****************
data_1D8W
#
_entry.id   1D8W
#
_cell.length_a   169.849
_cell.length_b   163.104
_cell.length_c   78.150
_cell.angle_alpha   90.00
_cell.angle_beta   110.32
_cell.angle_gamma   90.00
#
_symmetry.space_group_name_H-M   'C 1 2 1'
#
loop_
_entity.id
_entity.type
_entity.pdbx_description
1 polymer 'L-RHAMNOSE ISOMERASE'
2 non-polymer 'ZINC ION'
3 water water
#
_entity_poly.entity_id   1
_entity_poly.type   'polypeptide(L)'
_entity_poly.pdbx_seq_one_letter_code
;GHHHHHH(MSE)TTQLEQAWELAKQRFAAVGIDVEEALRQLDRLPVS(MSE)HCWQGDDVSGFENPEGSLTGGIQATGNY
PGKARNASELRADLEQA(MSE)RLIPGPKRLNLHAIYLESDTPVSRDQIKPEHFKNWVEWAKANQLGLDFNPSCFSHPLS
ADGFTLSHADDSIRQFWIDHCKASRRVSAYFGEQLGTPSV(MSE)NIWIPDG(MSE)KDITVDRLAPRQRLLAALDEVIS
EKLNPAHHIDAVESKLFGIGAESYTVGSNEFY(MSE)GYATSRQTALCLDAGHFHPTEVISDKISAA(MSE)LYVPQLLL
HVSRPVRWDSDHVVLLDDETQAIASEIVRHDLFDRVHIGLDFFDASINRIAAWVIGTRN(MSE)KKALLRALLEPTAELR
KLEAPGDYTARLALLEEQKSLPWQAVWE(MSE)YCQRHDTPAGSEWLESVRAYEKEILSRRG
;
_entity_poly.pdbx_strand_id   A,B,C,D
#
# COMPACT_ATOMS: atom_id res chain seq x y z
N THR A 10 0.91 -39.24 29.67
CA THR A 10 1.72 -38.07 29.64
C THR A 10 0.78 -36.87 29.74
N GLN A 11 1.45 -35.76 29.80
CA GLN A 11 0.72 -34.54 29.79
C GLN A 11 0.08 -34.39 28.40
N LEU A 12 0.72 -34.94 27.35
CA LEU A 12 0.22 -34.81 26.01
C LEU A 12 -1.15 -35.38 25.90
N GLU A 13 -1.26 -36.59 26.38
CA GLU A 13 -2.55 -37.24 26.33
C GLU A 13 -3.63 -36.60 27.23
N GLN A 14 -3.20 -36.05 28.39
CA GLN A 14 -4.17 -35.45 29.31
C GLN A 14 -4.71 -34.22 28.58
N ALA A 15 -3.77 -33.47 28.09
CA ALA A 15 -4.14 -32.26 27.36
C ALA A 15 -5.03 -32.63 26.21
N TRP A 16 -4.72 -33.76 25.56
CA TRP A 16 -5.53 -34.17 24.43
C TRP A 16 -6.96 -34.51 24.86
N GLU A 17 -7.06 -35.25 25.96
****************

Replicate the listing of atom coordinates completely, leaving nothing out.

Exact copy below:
data_1D8W
#
_entry.id   1D8W
#
_cell.length_a   169.849
_cell.length_b   163.104
_cell.length_c   78.150
_cell.angle_alpha   90.00
_cell.angle_beta   110.32
_cell.angle_gamma   90.00
#
_symmetry.space_group_name_H-M   'C 1 2 1'
#
loop_
_entity.id
_entity.type
_entity.pdbx_description
1 polymer 'L-RHAMNOSE ISOMERASE'
2 non-polymer 'ZINC ION'
3 water water
#
_entity_poly.entity_id   1
_entity_poly.type   'polypeptide(L)'
_entity_poly.pdbx_seq_one_letter_code
;GHHHHHH(MSE)TTQLEQAWELAKQRFAAVGIDVEEALRQLDRLPVS(MSE)HCWQGDDVSGFENPEGSLTGGIQATGNY
PGKARNASELRADLEQA(MSE)RLIPGPKRLNLHAIYLESDTPVSRDQIKPEHFKNWVEWAKANQLGLDFNPSCFSHPLS
ADGFTLSHADDSIRQFWIDHCKASRRVSAYFGEQLGTPSV(MSE)NIWIPDG(MSE)KDITVDRLAPRQRLLAALDEVIS
EKLNPAHHIDAVESKLFGIGAESYTVGSNEFY(MSE)GYATSRQTALCLDAGHFHPTEVISDKISAA(MSE)LYVPQLLL
HVSRPVRWDSDHVVLLDDETQAIASEIVRHDLFDRVHIGLDFFDASINRIAAWVIGTRN(MSE)KKALLRALLEPTAELR
KLEAPGDYTARLALLEEQKSLPWQAVWE(MSE)YCQRHDTPAGSEWLESVRAYEKEILSRRG
;
_entity_poly.pdbx_strand_id   A,B,C,D
#
# COMPACT_ATOMS: atom_id res chain seq x y z
N THR A 10 0.91 -39.24 29.67
CA THR A 10 1.72 -38.07 29.64
C THR A 10 0.78 -36.87 29.74
N GLN A 11 1.45 -35.76 29.80
CA GLN A 11 0.72 -34.54 29.79
C GLN A 11 0.08 -34.39 28.40
N LEU A 12 0.72 -34.94 27.35
CA LEU A 12 0.22 -34.81 26.01
C LEU A 12 -1.15 -35.38 25.90
N GLU A 13 -1.26 -36.59 26.38
CA GLU A 13 -2.55 -37.24 26.33
C GLU A 13 -3.63 -36.60 27.23
N GLN A 14 -3.20 -36.05 28.39
CA GLN A 14 -4.17 -35.45 29.31
C GLN A 14 -4.71 -34.22 28.58
N ALA A 15 -3.77 -33.47 28.09
CA ALA A 15 -4.14 -32.26 27.36
C ALA A 15 -5.03 -32.63 26.21
N TRP A 16 -4.72 -33.76 25.56
CA TRP A 16 -5.53 -34.17 24.43
C TRP A 16 -6.96 -34.51 24.86
N GLU A 17 -7.06 -35.25 25.96